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Former Webster University student, TV actor returns to field of dreams
The last two days have been busy for Stephen Martines. After a 3:30 a.m. flight from Los Angeles to Nashville, Martines traveled to a music studio to record a couple songs. The next morning he is back on an airplane, taking a connecting flight to Dallas and then back to Los Angeles. Martines makes soccer practice in the afternoon and, in the coming days, will be working on the production of an independent film.
His schedule would be daunting for any professional. But Martines, a 35-year-old former Webster University student, knows what he wants.
“My dad had the saying, ‘Do something because you love it,’” Martines said. “I love it.”
Followers of the soap opera “General Hospital” will recognize Martines as Nikolas Cassadine, Greek prince and head of his family’s company, a role Martines played from 1999 through 2003. More recently, Martines has appeared on the HBO drama “The Closer” and CW’s “The Vampire Diaries.”
But Marty Todt, Webster’s men’s soccer coach, remembers Martines for his soccer skills.
As a forward for the Gorloks in 1995, Martines played in 20 games under Todt. He scored 7 goals and recorded 3 assists. That year, the Gorloks finished 13-5-2 and were the first team in Webster history to win the St. Louis Intercollegiate Athletic Conference tournament.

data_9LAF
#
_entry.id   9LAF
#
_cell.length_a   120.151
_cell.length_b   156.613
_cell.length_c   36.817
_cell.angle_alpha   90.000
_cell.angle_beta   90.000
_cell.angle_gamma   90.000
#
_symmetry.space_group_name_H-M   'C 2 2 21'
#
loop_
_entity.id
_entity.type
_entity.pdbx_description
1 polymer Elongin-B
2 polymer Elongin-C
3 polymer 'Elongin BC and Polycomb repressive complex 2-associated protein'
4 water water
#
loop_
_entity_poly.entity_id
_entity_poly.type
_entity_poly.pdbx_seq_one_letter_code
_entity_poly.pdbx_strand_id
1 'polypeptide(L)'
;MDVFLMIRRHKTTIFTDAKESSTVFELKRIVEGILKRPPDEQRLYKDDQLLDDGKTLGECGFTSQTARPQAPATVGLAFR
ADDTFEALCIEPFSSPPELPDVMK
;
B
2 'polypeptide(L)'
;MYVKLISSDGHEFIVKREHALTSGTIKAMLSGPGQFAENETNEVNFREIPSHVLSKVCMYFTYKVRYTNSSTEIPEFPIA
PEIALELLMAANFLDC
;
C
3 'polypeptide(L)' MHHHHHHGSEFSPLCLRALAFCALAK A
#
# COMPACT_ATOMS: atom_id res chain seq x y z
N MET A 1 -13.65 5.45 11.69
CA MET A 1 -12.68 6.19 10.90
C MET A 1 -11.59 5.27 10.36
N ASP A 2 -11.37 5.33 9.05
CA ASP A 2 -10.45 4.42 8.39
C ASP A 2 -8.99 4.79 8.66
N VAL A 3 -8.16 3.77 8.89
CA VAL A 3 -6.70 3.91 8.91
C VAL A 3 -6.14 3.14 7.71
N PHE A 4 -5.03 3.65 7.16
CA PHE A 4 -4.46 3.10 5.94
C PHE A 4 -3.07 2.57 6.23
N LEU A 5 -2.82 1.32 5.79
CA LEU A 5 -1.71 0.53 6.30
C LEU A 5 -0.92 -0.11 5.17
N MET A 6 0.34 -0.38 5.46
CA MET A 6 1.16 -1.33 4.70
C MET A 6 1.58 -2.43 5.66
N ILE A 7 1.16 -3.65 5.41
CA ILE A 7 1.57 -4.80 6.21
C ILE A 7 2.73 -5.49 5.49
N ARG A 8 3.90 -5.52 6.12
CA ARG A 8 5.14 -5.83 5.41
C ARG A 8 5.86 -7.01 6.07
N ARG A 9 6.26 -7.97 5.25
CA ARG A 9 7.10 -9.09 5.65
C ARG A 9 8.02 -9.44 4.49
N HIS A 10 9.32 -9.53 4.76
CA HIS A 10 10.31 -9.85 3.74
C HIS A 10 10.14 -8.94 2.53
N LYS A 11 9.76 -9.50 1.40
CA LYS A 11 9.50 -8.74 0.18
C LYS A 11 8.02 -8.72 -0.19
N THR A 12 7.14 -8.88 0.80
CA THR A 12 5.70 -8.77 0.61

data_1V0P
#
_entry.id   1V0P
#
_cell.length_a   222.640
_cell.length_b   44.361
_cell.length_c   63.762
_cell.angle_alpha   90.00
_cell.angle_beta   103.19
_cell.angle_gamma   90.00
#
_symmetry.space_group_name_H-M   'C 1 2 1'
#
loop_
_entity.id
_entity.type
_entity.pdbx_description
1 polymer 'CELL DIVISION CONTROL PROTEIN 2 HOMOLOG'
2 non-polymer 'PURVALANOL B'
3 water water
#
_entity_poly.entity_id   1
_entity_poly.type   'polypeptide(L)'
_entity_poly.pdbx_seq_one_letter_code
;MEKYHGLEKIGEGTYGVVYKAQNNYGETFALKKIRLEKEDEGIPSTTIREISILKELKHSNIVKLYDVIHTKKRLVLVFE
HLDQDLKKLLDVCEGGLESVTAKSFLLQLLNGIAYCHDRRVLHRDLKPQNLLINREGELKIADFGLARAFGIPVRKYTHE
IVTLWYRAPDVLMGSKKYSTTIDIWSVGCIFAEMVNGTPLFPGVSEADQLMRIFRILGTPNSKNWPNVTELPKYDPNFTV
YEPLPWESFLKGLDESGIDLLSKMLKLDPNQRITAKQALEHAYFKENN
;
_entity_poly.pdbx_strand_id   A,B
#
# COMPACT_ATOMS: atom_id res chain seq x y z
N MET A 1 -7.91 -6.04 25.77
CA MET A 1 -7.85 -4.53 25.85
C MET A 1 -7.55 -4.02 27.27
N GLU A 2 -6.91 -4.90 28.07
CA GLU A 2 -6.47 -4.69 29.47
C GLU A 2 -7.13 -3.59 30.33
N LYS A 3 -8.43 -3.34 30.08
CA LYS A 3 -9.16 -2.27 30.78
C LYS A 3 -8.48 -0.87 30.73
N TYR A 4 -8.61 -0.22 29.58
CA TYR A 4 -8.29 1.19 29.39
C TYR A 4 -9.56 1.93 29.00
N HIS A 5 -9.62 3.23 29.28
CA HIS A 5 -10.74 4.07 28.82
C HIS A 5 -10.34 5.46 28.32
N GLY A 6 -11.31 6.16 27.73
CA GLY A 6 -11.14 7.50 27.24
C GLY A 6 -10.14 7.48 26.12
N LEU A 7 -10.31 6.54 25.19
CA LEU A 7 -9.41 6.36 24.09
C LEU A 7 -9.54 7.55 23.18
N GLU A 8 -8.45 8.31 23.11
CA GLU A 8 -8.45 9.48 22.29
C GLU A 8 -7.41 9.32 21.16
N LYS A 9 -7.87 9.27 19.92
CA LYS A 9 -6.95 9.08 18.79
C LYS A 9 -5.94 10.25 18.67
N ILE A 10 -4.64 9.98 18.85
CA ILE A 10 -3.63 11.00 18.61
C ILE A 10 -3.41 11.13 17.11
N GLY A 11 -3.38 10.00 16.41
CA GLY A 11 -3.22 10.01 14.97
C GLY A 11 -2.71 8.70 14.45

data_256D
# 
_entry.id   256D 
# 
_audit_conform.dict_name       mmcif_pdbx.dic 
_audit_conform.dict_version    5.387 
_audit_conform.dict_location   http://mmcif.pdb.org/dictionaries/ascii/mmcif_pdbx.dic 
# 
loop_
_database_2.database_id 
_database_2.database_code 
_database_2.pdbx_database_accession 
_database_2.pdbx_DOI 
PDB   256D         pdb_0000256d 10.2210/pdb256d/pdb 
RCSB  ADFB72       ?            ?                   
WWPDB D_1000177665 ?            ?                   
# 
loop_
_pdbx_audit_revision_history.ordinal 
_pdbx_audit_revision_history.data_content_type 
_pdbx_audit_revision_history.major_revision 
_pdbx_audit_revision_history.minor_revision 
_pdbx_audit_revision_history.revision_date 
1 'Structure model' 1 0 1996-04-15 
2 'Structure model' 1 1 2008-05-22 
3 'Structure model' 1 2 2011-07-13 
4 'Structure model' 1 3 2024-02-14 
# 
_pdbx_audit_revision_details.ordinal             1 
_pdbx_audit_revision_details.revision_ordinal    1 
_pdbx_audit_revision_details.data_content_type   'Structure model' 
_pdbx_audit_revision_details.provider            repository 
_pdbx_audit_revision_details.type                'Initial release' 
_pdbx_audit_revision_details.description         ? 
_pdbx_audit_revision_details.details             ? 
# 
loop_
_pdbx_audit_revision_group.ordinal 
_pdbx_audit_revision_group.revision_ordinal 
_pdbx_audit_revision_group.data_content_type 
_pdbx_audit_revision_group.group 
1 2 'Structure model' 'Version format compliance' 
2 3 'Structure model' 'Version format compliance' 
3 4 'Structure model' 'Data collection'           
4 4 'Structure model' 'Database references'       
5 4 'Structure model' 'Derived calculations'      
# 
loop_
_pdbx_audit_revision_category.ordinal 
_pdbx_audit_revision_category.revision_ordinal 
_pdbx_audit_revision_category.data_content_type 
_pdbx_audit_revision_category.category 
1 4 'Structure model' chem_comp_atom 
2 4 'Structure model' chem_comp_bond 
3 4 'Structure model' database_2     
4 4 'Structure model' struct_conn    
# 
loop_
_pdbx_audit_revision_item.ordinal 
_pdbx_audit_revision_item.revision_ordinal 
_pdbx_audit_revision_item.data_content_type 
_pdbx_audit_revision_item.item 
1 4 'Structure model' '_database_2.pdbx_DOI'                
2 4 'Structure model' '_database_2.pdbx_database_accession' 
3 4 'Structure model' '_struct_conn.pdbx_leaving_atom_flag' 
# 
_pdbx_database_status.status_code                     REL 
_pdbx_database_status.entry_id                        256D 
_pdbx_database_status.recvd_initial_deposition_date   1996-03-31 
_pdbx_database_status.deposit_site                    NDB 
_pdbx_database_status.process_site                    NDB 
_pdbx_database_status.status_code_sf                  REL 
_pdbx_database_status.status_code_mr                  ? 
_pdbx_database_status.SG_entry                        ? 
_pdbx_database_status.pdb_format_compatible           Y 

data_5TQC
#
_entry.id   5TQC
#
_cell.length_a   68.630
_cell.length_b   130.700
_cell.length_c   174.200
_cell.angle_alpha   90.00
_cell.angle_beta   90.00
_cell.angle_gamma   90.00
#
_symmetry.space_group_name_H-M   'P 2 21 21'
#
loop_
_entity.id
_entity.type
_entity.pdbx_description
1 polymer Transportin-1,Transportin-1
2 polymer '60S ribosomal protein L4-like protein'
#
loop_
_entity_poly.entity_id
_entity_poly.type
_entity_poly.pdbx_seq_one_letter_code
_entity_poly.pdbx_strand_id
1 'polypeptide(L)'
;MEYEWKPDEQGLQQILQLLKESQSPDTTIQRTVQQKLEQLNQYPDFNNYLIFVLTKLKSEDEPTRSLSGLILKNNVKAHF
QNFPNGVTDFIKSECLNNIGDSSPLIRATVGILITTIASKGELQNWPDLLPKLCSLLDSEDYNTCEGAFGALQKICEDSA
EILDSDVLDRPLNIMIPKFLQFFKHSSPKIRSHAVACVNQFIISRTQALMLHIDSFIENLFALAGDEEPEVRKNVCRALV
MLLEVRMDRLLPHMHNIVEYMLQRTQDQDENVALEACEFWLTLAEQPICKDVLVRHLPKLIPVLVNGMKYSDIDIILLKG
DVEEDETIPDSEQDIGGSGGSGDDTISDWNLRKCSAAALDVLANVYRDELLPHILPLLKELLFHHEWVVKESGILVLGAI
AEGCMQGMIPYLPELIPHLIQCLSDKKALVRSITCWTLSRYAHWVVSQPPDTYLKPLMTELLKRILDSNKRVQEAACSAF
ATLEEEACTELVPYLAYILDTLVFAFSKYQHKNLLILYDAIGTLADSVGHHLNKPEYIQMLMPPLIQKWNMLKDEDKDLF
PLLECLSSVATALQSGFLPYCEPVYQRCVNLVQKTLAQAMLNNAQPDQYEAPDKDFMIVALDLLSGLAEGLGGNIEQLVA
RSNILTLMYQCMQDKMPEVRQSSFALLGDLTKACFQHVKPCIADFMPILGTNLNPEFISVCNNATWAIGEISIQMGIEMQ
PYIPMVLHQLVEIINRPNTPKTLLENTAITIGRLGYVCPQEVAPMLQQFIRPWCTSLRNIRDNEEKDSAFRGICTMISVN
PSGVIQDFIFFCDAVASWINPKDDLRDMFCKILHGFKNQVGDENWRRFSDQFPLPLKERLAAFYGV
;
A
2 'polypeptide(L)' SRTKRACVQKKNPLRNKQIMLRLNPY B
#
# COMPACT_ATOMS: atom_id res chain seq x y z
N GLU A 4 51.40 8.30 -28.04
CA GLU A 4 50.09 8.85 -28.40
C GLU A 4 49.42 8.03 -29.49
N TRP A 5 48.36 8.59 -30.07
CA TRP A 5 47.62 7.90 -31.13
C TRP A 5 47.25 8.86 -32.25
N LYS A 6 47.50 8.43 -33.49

In a profile that ran in The Journal in 1995, Martines listed his plans for the future. They included modeling, acting, opening a health care office, piloting an F-15 Eagle and playing soccer in Europe. Sixteen years later, some goals have been achieved, some discarded, some reconfigured and some newly arisen.
Martines Comes to Webster
Martines recalls a memory from his early childhood in which his father laid out sports gear on the floor of the family’s garage. Martines’ father encouraged him to select a piece of equipment, and Martines picked a soccer ball. From that moment on, Martines’ father trained his son to play the game well.
“He was my coach for most of my career,” Martines said. “He was my mentor and my best friend.”
As a youth, Martines displayed terrific athletic ability. He won seven championships and six MVP awards with his youth team. At 14, top college coaches from around the country scouted him. When the time came, Martines chose to play at Division I Southwest Missouri State University.
But then tragedy struck. On an October weekend during his freshman year, Martines’ father suffered a heart attack and passed away.
“He loved his kids,” Martines said. “He always treated people really well. It has gotten harder over the years with him not being here.”
Martines, distraught over the loss of his father, left SMSU soon afterwards. Months later, Todt contacted Martines and offered him a spot on the team. Eager to get back onto the field, he moved closer to his home in St. Louis. To fulfill his father’s wish of completing college, Martines accepted and became a Gorlok.
In his first three starts at Webster, Martines scored at least one goal in each game. Todt remembers Martines as an “integral” member of the team.
“He was a really good player,” Todt said. “He had great ball control and was an impact player. He had a good chemistry amongst the players.”